This is the season for scary things. Decorations, movies, and stories all tell tales of fright. They show up like clockwork in early October and are repeated each year. I read a similar story the other day. Oh, not about ghouls or ghosts...about jewelry!
For years now, we’ve seen headline stories about the toxic materials used in the manufacture of so many things made in China. Jewelry is no exception. It started as early as 2004 with high lead content in children’s jewelry.
Lead was used in jewelry for children and adults to make bright colors, increase the weight of metal alloys, and to decrease the cost. Because of public outcry over the dangers of lead poisoning, especially in children’s jewelry, this use of lead was banned.
Although manufacturers weren’t using lead, they still needed to make products that were cheap and brightly colored. Enter cadmium. It’s a toxic metal that can cause reproductive harm and cancer with long exposure, especially if put in the mouth or swallowed. Cadmium is used in the same way as lead.
In 2010, based on an Associated Press investigation, some states banned the use of cadmium in children’s jewelry. By 2012 it virtually disappeared, except in adult jewelry where there is no regulation.
Last year, investigations by both the Associated Press and the Canadian Broadcasting Corporation (CBC) found that some jewelry samples sold in stores such as Ross, Aldo, Papaya and Arden contained from 40% to 90% cadmium. While the stores have taken action to recall and help limit toxic jewelry, there is no guarantee that the next alloy or paint won’t include something cheap and equally toxic.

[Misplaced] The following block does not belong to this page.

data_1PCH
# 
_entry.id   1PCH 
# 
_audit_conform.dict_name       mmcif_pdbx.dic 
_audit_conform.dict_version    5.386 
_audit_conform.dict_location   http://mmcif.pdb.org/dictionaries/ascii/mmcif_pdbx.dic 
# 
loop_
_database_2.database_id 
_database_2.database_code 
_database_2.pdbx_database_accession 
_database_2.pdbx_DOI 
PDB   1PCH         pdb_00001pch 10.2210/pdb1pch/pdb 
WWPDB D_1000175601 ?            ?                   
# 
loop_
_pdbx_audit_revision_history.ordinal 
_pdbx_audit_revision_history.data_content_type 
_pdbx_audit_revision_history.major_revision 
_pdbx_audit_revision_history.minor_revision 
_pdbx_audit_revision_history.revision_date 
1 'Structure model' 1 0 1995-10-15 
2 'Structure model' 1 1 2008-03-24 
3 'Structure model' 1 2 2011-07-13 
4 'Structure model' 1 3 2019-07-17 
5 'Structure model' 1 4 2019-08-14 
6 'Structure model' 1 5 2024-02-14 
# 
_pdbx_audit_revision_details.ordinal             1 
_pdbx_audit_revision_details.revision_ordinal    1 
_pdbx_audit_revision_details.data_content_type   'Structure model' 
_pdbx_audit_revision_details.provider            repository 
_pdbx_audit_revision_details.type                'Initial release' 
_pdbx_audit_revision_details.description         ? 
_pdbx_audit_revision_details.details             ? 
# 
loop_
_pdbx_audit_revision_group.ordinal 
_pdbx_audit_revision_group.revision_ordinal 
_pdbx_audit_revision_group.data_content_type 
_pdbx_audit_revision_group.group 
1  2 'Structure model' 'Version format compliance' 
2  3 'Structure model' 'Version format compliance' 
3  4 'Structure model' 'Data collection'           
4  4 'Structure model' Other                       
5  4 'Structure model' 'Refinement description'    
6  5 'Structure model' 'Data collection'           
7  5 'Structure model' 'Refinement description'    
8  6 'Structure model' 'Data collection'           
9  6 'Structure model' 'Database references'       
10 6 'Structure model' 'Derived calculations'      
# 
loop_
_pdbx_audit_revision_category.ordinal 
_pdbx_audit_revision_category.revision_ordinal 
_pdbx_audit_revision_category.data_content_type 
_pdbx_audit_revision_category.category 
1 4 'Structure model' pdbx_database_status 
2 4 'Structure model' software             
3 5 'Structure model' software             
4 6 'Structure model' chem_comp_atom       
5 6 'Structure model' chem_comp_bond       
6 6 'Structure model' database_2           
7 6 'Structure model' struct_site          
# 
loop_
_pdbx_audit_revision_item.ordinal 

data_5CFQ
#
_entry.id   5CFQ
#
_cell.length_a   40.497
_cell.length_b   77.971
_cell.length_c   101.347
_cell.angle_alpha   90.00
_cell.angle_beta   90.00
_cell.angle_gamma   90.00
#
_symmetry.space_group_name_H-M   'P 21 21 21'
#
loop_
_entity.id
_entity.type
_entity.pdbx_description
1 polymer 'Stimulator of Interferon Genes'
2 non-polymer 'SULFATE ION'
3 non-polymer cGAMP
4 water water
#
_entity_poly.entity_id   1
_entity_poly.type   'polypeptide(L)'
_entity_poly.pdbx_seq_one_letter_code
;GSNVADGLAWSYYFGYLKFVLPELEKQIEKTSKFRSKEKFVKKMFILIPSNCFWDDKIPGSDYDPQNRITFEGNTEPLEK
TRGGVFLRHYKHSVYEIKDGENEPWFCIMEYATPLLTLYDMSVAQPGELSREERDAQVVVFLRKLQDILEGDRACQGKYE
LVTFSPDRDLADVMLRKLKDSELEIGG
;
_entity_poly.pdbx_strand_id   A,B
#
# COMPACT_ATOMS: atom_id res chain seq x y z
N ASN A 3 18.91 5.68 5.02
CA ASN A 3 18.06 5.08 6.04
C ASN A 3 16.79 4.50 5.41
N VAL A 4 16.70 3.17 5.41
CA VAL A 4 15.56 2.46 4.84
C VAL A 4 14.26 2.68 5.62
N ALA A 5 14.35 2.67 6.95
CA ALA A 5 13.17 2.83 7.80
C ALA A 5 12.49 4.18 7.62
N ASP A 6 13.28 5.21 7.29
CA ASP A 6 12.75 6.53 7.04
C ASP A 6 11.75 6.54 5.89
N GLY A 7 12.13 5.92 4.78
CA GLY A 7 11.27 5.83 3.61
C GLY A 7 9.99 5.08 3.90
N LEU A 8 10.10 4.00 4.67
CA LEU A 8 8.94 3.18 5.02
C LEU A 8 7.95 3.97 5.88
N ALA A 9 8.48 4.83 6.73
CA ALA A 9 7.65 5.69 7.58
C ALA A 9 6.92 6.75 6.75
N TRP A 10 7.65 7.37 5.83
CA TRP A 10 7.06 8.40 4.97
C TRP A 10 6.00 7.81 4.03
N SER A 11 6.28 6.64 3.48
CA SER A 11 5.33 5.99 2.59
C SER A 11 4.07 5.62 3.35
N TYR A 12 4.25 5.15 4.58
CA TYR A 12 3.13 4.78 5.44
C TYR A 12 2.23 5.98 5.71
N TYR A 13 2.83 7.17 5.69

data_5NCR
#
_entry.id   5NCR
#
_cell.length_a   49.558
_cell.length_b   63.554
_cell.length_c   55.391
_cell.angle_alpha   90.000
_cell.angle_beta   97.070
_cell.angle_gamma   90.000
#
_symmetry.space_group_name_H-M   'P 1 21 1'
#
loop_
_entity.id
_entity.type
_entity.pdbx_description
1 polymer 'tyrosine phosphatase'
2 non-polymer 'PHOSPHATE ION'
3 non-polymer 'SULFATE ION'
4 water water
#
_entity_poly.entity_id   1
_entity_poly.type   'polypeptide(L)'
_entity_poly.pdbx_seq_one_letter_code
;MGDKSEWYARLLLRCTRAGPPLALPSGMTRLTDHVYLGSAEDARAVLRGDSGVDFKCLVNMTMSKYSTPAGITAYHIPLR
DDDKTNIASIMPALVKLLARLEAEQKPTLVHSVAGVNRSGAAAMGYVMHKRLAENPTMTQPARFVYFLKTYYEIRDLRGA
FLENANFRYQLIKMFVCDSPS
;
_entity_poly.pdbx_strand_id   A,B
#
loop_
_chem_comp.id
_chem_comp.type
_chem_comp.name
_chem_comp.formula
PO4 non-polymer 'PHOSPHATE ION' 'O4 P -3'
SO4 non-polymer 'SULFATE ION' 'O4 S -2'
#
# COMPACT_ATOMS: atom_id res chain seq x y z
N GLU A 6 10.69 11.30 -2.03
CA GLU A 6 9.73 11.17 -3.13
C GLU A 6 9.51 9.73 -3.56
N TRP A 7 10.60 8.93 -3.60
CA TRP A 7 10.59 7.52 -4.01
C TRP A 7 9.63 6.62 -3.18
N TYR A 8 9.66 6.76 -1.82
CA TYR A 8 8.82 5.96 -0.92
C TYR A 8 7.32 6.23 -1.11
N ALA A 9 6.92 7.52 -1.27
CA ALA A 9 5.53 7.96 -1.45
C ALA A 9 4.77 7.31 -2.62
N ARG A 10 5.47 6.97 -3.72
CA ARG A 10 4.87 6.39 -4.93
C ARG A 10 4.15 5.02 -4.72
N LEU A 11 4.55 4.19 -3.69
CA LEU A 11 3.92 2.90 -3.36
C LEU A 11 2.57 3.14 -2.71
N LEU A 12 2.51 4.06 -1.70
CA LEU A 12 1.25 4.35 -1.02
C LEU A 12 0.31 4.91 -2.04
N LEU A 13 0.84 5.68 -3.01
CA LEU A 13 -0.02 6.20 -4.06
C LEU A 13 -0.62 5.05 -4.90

Unfortunately, there is no way to test your jewelry other than taking it to a laboratory. So, what can you do to protect yourself?
Stay informed and speak up. While this won’t prevent exposure, you can be aware of issues related to imported goods. The use of toxic materials isn’t good for you, but it can be even worse for those making the jewelry. Being informed and voice your concern at the state and federal levels helps change regulations. That helps everyone.
Avoid the cheapest jewelry. Six pairs of earrings for $15? It may not be a great deal. One of the common denominators with the use of lead and cadmium is the cost. We have become accustomed to fast fashion, hyper-consumption, and cheap prices. This demand forces manufacturers to produce goods overseas using the cheapest of materials. Instead, curate your accessories more slowly and purchase higher quality jewelry made from sterling silver, jeweler’s brass and copper.
Know who you are buying from. Probably the best way to protect yourself is by buying jewelry from artisans. When you purchase directly from a metalsmith you can speak with the person handcrafting the jewelry. You can ask questions about the source and makeup of the materials and better assess the related stewardship issues. Is the silver recycled? Do they know the person who harvested and cut the stones? Are the stones vintage or ethically sourced? You’ll also be investing in jewelry that will stand the test of time, becoming family heirlooms.
Take the scare out of your jewelry purchases. Buy from artisans who show a care for God’s creation, use safe materials, and create deeply meaningful work.
What do you think? How do you take the scare out of your jewelry collection?